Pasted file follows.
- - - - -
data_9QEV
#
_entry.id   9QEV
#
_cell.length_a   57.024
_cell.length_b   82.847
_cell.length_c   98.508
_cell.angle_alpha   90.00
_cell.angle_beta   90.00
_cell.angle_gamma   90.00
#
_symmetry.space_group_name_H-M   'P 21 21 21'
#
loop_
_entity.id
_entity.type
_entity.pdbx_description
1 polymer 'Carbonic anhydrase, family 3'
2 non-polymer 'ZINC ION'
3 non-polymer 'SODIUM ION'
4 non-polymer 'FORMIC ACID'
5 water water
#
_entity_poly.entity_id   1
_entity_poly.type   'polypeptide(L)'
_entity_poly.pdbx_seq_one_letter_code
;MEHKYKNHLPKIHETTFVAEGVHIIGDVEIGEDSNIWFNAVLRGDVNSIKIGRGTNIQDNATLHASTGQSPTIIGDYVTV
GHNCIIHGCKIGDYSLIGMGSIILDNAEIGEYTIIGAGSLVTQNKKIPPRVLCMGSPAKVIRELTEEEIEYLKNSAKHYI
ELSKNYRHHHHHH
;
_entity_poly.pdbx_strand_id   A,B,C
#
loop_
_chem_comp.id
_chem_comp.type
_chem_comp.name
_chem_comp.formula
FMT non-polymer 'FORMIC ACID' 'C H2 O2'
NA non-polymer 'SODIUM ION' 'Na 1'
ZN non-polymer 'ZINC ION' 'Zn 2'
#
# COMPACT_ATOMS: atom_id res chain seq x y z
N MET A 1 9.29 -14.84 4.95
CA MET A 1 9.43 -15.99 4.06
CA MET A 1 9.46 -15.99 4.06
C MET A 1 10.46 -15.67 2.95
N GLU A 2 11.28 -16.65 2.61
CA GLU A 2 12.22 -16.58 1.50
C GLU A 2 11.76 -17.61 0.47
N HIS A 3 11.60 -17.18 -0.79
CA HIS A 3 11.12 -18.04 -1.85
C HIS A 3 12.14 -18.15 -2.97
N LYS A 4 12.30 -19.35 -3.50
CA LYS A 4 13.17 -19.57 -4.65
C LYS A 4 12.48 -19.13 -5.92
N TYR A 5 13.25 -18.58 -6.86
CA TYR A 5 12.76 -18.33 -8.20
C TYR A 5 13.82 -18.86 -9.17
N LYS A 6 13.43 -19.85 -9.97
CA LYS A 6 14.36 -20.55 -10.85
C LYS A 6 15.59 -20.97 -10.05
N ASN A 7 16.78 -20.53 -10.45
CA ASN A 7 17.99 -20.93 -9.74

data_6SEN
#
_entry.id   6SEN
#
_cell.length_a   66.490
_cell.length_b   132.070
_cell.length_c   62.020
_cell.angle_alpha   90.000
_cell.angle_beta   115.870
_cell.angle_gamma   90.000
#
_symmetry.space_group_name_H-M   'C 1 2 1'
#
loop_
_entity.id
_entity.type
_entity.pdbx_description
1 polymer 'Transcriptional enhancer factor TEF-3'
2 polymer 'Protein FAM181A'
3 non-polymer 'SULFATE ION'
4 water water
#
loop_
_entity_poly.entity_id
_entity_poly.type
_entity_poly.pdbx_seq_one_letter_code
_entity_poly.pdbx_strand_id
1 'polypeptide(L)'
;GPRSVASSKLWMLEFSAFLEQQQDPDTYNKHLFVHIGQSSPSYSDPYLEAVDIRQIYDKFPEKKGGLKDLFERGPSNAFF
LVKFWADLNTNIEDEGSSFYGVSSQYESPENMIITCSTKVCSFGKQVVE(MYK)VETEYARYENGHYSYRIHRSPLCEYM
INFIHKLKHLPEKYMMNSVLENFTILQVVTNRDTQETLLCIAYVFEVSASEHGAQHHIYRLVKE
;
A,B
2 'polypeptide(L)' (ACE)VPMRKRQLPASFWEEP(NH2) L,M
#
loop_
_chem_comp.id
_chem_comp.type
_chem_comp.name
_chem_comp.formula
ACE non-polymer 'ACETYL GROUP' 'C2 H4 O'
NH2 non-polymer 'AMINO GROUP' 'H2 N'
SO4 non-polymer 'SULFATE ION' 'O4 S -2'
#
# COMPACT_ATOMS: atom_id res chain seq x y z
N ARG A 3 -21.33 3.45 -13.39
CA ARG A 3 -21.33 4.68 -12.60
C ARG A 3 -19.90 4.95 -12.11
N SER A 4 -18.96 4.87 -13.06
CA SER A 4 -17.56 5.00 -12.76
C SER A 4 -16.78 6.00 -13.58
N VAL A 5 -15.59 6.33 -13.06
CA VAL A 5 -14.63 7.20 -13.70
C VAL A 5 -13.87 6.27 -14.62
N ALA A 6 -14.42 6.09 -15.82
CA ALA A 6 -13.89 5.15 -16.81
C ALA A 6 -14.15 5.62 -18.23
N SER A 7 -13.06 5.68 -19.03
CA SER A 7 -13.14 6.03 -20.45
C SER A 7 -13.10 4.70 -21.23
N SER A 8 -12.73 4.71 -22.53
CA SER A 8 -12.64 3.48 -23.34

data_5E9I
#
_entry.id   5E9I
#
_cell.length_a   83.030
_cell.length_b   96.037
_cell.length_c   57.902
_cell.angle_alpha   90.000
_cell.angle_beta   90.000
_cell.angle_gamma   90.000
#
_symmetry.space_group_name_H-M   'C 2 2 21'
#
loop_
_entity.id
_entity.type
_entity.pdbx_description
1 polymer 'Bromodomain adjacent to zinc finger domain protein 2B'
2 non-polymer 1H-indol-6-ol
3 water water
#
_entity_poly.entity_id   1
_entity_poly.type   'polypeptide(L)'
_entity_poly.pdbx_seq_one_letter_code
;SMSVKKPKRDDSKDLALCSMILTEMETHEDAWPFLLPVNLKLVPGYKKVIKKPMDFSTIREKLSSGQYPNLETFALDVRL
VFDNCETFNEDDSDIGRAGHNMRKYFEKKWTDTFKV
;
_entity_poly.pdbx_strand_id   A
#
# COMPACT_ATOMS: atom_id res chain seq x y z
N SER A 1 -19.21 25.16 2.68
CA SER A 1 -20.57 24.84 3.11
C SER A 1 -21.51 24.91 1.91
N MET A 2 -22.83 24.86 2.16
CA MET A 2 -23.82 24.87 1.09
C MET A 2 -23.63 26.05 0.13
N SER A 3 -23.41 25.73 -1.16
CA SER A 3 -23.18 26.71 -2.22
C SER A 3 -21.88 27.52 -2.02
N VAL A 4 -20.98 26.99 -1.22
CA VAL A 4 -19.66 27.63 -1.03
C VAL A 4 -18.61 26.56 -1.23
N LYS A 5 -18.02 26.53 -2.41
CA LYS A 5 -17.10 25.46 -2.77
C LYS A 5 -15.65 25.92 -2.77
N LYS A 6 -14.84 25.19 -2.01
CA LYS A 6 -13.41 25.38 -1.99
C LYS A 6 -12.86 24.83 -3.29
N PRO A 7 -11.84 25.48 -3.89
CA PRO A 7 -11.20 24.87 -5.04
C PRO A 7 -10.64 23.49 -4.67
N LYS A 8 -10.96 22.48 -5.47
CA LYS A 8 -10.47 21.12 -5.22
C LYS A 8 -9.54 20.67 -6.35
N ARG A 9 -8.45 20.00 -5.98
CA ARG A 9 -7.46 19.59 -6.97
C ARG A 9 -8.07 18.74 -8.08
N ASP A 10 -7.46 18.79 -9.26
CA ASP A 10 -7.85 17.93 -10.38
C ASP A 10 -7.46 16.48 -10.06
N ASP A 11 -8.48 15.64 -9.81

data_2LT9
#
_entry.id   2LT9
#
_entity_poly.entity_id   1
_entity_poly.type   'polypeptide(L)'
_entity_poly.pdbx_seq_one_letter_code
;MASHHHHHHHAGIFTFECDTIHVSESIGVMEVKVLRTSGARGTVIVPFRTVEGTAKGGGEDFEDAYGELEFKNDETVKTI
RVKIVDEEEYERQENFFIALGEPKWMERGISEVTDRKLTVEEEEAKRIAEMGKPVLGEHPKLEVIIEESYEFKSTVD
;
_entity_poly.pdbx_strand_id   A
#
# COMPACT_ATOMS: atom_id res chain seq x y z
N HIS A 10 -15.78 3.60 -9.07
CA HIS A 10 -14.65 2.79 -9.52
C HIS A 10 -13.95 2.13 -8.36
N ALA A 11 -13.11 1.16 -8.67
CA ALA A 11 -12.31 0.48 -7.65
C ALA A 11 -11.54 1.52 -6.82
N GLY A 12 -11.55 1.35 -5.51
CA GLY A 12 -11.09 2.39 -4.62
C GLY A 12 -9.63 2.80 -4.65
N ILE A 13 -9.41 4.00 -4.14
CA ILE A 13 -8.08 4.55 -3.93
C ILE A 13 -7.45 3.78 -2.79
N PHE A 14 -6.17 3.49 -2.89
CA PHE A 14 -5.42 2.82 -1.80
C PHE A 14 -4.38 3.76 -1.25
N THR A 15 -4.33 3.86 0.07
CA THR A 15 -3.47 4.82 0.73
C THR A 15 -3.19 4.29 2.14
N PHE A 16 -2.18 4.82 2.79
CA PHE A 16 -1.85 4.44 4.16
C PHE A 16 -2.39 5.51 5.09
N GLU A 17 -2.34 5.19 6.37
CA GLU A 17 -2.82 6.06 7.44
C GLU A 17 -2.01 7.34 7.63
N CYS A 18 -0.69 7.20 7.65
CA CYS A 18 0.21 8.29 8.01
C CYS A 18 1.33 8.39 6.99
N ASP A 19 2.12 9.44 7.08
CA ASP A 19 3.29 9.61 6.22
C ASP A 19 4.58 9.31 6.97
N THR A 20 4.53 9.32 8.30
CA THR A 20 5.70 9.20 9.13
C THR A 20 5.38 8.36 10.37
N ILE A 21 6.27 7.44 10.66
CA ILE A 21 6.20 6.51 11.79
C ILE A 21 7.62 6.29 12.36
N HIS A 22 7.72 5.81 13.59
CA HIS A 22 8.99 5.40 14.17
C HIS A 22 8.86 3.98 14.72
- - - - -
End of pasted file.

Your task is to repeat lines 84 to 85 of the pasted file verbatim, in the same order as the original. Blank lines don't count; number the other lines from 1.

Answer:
4 water water
#